“I have always been interested in psychology and why people act the way they act,” says Weis. “Because Dublin doesn’t have a psychology course right now, I thought I could pursue it independently.”
Harrison Atlas, ’18, a self-described “curious, dedicated learner,” when asked what his greatest passion is, can answer honestly: “talking. I love to talk.”
“I would honestly say that I love intellectual conversations, academic discussions—the classroom setting is so discussion-based in my classes—and I really just enjoy talking about the material and getting other people’s perspectives,” he elaborates.
I never really thought about how much celebrating Hispanic Heritage month would mean to me until I realized how important being a Latina is as a part of my identity. Growing up in a diverse area in New Jersey, I got to learn a lot about my Colombian and Bolivian cultures because of my family getting me into festivals, customs, traditions, food, music, dance, and more. I grew up with traditions that I thought were normal such as the Hispanic- State parades that I often attended and even have been part of, but now not being able to celebrate this at a predominantly white school has made me realize how much it is needed and how important it is.
When she was three, Devyn Itula, ’18, began finding her way in what would become one of her greatest passions: dance.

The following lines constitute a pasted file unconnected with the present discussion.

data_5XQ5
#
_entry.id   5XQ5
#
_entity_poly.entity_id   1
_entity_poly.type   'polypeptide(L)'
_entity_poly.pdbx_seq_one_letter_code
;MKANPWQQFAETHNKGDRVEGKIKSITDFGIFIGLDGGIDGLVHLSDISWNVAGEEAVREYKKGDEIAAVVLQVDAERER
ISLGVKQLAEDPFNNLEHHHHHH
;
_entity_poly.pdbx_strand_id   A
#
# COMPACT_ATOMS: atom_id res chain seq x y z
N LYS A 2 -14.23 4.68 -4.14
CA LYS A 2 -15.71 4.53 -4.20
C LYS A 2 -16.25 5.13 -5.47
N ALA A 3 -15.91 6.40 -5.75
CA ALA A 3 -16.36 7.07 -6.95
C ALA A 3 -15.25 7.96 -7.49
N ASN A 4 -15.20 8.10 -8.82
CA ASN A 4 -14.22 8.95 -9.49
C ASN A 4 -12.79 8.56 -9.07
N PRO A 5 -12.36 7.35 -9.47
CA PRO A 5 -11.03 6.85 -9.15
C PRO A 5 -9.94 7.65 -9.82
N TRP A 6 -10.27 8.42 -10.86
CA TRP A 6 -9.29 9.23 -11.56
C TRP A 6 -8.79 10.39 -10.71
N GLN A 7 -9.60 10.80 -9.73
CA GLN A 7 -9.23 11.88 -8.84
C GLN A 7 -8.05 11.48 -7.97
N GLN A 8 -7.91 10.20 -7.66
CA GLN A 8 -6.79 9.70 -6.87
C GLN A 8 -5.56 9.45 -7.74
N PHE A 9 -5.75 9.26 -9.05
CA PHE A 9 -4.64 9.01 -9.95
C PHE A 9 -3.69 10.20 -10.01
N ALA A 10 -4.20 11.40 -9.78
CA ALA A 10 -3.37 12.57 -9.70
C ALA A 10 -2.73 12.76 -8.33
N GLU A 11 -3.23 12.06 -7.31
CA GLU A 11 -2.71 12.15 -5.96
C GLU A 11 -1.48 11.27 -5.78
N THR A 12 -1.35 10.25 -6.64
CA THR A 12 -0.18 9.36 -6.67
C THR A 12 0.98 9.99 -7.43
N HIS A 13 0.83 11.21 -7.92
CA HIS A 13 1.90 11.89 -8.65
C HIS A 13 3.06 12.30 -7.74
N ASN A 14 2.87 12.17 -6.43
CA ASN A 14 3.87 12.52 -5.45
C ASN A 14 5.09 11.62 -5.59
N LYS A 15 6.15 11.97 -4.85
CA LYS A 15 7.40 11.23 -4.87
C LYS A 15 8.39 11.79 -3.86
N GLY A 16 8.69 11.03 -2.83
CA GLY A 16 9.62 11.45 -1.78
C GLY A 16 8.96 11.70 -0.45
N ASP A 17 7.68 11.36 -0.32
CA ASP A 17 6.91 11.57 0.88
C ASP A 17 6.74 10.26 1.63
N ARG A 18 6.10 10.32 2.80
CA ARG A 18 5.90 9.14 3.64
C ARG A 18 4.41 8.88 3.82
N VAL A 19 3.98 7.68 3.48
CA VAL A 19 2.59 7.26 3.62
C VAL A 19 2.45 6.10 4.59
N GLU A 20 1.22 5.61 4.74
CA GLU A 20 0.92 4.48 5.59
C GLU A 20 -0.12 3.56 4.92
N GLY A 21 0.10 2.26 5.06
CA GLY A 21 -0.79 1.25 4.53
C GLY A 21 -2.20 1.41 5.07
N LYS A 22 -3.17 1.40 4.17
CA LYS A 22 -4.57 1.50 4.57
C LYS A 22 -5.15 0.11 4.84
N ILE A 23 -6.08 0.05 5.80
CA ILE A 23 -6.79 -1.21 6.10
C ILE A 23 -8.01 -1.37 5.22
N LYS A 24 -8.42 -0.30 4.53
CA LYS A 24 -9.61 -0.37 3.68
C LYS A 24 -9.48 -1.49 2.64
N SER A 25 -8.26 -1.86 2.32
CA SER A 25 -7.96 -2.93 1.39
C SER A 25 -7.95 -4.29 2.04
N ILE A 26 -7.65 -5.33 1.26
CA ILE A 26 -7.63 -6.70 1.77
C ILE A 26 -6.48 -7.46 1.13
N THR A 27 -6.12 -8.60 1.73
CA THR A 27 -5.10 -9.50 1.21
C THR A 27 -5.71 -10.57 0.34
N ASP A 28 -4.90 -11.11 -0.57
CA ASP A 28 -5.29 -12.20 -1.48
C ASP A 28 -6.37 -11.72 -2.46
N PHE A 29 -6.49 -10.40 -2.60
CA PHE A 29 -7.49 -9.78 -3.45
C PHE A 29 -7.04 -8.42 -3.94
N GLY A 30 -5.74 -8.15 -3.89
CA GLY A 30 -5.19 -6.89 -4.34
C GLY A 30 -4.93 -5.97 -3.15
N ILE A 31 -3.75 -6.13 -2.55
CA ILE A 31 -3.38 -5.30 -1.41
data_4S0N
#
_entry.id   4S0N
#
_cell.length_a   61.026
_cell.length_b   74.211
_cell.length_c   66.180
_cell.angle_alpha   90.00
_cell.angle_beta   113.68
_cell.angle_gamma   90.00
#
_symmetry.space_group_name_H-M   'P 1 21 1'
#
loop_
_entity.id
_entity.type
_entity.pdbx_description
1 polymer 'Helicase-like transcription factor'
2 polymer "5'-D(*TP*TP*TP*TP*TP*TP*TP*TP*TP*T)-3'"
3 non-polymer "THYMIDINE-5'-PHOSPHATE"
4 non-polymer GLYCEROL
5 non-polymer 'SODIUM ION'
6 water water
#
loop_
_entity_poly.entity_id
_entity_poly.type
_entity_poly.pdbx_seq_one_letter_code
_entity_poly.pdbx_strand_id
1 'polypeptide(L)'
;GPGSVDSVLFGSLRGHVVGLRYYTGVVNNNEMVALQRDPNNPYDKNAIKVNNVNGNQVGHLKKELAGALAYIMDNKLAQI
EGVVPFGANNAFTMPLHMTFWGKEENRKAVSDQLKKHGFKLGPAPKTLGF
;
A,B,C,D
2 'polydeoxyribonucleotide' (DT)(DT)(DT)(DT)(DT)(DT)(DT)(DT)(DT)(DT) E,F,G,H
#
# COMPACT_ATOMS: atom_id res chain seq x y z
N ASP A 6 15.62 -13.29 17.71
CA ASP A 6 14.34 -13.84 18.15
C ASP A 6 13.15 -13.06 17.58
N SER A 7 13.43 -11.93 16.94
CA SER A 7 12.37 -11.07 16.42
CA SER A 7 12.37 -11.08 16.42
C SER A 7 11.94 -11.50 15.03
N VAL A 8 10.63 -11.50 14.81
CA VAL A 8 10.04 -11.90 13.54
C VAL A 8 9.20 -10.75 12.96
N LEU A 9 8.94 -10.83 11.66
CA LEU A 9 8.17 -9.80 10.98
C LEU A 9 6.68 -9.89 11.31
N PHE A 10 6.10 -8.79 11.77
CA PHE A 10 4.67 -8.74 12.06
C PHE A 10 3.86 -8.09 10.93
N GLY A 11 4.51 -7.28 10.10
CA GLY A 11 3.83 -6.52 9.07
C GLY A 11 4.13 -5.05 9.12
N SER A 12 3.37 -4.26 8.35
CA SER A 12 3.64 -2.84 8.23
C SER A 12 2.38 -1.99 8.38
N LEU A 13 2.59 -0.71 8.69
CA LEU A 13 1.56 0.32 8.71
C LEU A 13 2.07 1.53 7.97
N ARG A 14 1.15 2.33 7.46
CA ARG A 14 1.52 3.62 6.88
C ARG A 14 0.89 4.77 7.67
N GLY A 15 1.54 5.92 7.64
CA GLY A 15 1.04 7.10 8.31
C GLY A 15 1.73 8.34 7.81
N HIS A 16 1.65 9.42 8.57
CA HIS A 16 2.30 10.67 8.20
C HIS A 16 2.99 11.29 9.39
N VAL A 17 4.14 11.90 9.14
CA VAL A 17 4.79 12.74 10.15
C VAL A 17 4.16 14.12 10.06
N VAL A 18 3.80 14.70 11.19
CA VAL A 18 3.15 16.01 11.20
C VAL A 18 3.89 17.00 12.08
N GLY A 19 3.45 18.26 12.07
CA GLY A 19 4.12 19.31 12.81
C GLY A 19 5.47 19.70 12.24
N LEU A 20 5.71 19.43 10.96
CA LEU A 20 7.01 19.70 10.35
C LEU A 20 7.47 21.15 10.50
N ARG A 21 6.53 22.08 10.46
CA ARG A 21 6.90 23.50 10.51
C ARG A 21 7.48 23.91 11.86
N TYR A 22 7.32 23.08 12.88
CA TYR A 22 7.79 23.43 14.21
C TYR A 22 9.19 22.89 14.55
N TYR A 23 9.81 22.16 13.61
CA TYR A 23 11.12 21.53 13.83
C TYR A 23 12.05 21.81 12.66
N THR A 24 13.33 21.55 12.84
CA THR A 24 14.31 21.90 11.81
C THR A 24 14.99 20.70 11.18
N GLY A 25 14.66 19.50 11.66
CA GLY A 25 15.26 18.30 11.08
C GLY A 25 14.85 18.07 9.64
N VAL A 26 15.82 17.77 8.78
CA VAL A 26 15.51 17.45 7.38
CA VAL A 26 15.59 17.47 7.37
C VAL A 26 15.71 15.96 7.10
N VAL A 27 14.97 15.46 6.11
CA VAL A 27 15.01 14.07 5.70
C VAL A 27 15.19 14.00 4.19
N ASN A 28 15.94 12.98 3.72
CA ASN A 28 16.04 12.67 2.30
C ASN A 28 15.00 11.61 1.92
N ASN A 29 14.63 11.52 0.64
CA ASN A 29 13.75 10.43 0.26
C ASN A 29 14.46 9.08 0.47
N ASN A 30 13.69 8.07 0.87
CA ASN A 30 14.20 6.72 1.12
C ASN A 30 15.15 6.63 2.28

While she only took “baby classes” once or twice a week, her routine of dance classes evolved; by the time she was seven, she was taking classes three days a week. Classes varied from ballet to lyrical to jazz to, occasionally, tap. By the time she was eleven, Devyn was dancing competitively on a team that she would continue to work with through age fifteen.
If you walk up the stairs to the Wing and Hollow loft, the upstairs open-plan room in one of our boys’ dormitories, you will meet this a builder’s studio. Bordered with snow boots, winter gear, and general storage items, you will see tools, duct tape, coils of wires, and a stunning army-style robotic suit. On recent nights, you will see students in Wing and Hollow marveling at the suit, trying it on, testing its movement function, and helping the designer photograph his work.
Amani Natson, from Hillside, New Jersey, is a self-described “calm, sarcastic” junior who loves Chemistry, Dance, especially jazz, and Lacrosse.